During the American Civil War, Newberry College was used as a hospital for Confederate and later Union troops. The historic Newberry Court House wasn't burned by William Tecumseh Sherman's troops as he swept through the South.
Violent racial incidents hit all over the country as part of the 1919 Red Summer. On July 24, 1919 there was the attempted lynching of Elisha Harper of Newberry. Harper was sent to jail for insulting a 14-year-old girl.
The Boundary Street-Newberry Cotton Mills Historic District, Burton House, Caldwell Street Historic District, Coateswood, College Street Historic District, Cousins House, Hannah Rosenwald School, Harrington Street Historic District, Francis B. Higgins House, Main Street Historic District, George Mower House, Newberry College Historic District, Newberry County Memorial Hospital, Newberry Historic District, Newberry Opera House, Oakland Mill, Old Courthouse, Ike Reighley House, Summer Brothers Stores, Timberhouse, Vincent Street Historic District, Wells Japanese Garden, Osborne Wells House, and West Boundary Street Historic District are listed on the National Register of Historic Places.
- Henry McNeal Turner, born in Newberry, African Methodist Episcopal Church (AME) organizer in Georgia before the Civil War, Georgia state legislator and bishop in the state.
- Mickey Livingston, Major League Baseball player
- Jordan Hill, professional basketball player for the Minnesota Timberwolves, and formerly the Los Angeles Lakers
- Trevor Booker, professional basketball player for the Washington Wizards
- Richard Sligh, tallest player in pro football history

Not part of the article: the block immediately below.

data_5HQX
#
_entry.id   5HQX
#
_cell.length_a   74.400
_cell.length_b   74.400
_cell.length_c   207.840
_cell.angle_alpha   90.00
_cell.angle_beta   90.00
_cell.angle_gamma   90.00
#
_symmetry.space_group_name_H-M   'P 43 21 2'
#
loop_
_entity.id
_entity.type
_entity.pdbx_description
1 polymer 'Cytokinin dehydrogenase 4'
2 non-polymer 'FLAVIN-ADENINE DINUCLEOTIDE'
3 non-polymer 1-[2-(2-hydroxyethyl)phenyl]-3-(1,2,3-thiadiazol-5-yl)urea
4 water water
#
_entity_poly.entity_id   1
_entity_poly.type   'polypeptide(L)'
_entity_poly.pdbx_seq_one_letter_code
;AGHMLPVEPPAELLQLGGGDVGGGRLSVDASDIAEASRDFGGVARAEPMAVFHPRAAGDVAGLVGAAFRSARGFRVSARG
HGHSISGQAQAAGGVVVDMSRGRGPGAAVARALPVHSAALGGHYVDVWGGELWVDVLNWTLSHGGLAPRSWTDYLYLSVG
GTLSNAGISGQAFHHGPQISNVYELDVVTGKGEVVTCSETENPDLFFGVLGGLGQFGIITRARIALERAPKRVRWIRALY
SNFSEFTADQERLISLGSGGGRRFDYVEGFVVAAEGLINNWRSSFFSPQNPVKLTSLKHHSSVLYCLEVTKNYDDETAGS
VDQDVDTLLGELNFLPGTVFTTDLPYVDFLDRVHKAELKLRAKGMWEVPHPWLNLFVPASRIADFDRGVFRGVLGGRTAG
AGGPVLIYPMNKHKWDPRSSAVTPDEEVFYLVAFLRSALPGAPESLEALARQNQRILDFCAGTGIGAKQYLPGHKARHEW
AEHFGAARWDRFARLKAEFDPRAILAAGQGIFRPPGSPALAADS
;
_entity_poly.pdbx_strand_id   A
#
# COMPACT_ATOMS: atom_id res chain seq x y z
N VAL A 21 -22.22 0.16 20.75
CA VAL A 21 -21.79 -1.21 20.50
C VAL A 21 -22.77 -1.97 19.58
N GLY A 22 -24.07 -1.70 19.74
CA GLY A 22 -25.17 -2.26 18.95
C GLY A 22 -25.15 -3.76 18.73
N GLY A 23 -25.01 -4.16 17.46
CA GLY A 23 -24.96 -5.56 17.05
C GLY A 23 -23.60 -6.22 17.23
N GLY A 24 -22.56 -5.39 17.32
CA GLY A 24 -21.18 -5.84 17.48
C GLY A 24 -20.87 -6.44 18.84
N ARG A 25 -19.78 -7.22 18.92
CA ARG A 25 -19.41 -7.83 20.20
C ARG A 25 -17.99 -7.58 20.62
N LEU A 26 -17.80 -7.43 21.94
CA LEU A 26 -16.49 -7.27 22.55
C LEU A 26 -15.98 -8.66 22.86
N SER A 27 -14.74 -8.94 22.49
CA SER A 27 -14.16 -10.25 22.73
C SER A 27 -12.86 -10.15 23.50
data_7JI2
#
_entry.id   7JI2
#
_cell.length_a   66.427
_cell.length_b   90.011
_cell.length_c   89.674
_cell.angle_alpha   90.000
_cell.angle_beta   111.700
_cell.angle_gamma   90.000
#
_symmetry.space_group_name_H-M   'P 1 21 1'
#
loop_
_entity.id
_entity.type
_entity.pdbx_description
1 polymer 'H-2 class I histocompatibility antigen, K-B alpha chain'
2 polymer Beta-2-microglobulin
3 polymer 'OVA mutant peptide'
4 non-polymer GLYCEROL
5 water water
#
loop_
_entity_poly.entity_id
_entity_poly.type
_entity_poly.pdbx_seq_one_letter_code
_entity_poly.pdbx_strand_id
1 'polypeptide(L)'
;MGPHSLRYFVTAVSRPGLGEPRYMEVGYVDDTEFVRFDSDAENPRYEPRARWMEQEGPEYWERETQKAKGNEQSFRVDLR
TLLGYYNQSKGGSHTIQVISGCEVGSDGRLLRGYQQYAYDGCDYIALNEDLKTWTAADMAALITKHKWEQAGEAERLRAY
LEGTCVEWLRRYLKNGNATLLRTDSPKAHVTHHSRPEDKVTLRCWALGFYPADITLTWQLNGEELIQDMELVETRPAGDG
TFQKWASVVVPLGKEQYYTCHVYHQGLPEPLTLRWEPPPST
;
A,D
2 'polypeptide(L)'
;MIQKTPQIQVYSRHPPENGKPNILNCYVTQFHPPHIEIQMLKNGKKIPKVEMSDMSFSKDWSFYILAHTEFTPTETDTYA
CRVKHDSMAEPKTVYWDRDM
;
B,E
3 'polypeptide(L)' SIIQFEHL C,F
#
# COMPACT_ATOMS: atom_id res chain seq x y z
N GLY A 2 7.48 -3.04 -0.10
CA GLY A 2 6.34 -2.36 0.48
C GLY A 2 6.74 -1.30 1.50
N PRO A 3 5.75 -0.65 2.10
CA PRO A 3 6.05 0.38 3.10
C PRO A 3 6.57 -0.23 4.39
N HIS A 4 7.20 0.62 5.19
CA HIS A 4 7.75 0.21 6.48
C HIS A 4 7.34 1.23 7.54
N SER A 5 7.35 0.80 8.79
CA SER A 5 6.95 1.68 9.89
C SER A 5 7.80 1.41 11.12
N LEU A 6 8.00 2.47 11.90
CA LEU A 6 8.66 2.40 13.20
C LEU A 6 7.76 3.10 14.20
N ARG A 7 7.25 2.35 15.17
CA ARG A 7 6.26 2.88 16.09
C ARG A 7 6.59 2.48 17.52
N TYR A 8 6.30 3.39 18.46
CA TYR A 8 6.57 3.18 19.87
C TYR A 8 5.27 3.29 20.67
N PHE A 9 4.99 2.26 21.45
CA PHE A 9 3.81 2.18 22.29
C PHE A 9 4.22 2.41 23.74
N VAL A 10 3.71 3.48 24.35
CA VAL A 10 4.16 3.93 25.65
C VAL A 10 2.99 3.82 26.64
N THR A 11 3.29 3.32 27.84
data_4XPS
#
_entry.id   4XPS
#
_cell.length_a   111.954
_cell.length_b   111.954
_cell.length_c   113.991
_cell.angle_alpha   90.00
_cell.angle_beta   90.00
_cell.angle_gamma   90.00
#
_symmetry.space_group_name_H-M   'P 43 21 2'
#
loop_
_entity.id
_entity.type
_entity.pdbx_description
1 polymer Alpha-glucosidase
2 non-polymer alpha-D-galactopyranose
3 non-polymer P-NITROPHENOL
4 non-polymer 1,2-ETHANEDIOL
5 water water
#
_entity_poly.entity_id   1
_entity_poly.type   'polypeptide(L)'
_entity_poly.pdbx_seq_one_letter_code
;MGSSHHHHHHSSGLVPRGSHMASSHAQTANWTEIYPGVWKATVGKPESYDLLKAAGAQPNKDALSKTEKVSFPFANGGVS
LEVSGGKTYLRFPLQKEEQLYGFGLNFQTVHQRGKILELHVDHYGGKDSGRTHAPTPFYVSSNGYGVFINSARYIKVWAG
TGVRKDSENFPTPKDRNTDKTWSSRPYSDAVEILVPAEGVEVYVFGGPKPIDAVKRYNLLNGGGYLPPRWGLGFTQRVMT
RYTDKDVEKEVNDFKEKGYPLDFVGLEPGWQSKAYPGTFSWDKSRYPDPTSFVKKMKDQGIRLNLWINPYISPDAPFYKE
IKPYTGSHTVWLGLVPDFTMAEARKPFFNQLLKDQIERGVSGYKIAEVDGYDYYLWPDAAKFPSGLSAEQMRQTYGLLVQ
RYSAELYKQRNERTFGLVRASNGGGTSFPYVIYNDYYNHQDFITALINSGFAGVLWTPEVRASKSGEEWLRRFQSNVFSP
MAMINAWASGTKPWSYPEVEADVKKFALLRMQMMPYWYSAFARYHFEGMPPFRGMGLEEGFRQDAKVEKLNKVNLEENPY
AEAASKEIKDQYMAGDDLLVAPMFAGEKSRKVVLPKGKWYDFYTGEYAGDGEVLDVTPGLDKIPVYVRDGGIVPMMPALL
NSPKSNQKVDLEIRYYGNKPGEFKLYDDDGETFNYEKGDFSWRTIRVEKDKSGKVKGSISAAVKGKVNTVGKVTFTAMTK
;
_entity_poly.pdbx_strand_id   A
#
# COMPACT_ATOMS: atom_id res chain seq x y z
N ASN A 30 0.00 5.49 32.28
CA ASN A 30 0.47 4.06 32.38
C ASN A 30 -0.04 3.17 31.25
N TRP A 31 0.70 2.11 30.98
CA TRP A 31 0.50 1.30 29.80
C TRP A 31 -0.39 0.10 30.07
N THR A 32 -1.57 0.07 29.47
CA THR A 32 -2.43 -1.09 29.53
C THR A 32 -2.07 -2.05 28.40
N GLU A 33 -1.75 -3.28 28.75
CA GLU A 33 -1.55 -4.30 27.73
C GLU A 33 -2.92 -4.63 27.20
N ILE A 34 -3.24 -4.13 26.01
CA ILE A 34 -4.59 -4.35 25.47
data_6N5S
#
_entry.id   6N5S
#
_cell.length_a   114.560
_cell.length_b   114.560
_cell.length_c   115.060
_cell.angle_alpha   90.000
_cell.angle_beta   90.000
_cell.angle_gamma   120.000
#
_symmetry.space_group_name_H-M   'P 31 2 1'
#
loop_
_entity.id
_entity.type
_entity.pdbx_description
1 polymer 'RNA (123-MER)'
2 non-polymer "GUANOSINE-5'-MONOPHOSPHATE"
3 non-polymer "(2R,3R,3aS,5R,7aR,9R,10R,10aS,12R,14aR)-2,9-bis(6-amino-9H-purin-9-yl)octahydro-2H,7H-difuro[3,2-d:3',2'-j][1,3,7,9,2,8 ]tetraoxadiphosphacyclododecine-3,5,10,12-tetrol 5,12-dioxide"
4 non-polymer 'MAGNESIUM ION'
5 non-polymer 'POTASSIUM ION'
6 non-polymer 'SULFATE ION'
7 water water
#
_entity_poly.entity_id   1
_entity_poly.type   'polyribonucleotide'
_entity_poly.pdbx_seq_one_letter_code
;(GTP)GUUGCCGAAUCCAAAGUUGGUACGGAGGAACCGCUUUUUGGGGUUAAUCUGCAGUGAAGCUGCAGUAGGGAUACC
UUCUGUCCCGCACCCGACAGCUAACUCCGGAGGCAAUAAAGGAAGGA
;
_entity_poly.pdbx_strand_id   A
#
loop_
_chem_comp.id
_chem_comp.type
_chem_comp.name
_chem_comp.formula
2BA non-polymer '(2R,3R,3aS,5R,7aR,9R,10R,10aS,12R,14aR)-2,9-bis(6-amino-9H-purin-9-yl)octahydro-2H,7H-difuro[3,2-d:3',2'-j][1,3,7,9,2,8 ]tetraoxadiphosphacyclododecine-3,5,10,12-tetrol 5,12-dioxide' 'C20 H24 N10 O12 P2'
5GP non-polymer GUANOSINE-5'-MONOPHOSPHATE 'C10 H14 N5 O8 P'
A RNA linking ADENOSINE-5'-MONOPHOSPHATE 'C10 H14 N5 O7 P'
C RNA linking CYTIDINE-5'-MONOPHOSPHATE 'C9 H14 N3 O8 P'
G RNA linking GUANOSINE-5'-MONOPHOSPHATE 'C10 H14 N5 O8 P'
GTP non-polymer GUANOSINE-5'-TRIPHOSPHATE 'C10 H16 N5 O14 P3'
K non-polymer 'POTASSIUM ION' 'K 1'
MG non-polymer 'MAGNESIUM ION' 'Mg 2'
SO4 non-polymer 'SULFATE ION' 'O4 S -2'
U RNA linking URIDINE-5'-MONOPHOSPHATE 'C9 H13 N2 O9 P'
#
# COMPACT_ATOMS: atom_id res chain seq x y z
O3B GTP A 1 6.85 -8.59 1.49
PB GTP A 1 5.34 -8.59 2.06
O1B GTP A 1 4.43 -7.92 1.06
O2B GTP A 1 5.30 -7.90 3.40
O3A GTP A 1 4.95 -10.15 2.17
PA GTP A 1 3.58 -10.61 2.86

- CJ Edwards, pitcher for the San Diego Padres. Formerly the Chicago Cubs
- Ralph Rowe, American baseball player and manager.
- Billy O’Dell, Major League Baseball pitcher
- "2010 Census Redistricting Data (Public Law 94-171) Summary File - Place". American FactFinder. United States Census Bureau. Retrieved 26 August 2012.[dead link]
- "US Board on Geographic Names". United States Geological Survey. 2007-10-25. Retrieved 2008-01-31.
- "Find a County". National Association of Counties. Retrieved 2011-06-07.
- Population Estimates Boundary Changes Archived 2006-02-06 at the Wayback Machine, United States Census Bureau, 2007-07-01. Accessed 2008-11-06.
- "US Gazetteer files: 2010, 2000, and 1990". United States Census Bureau. 2011-02-12. Retrieved 2011-04-23.
- "Population and Housing Unit Estimates". Retrieved May 21, 2020.
- "National Register Information System". National Register of Historic Places. National Park Service. July 9, 2010.
- "National Register of Historic Places Listings". Weekly List of Actions Taken on Properties: 6/13/11 through 6/17/11. National Park Service. 2011-06-24.
- "Locations & Hours". Greenville County Library System. Retrieved 13 June 2019.
|Wikimedia Commons has media related to Newberry, South Carolina.|
- City of Newberry
- The Newberry Observer
- Newberry Oktoberfest
- Visit Newberry, SC
- Newberry College
- Newberry Historical and Museum Society
- Newberry Opera House
- The Ritz Theater
- Texts on Wikisource: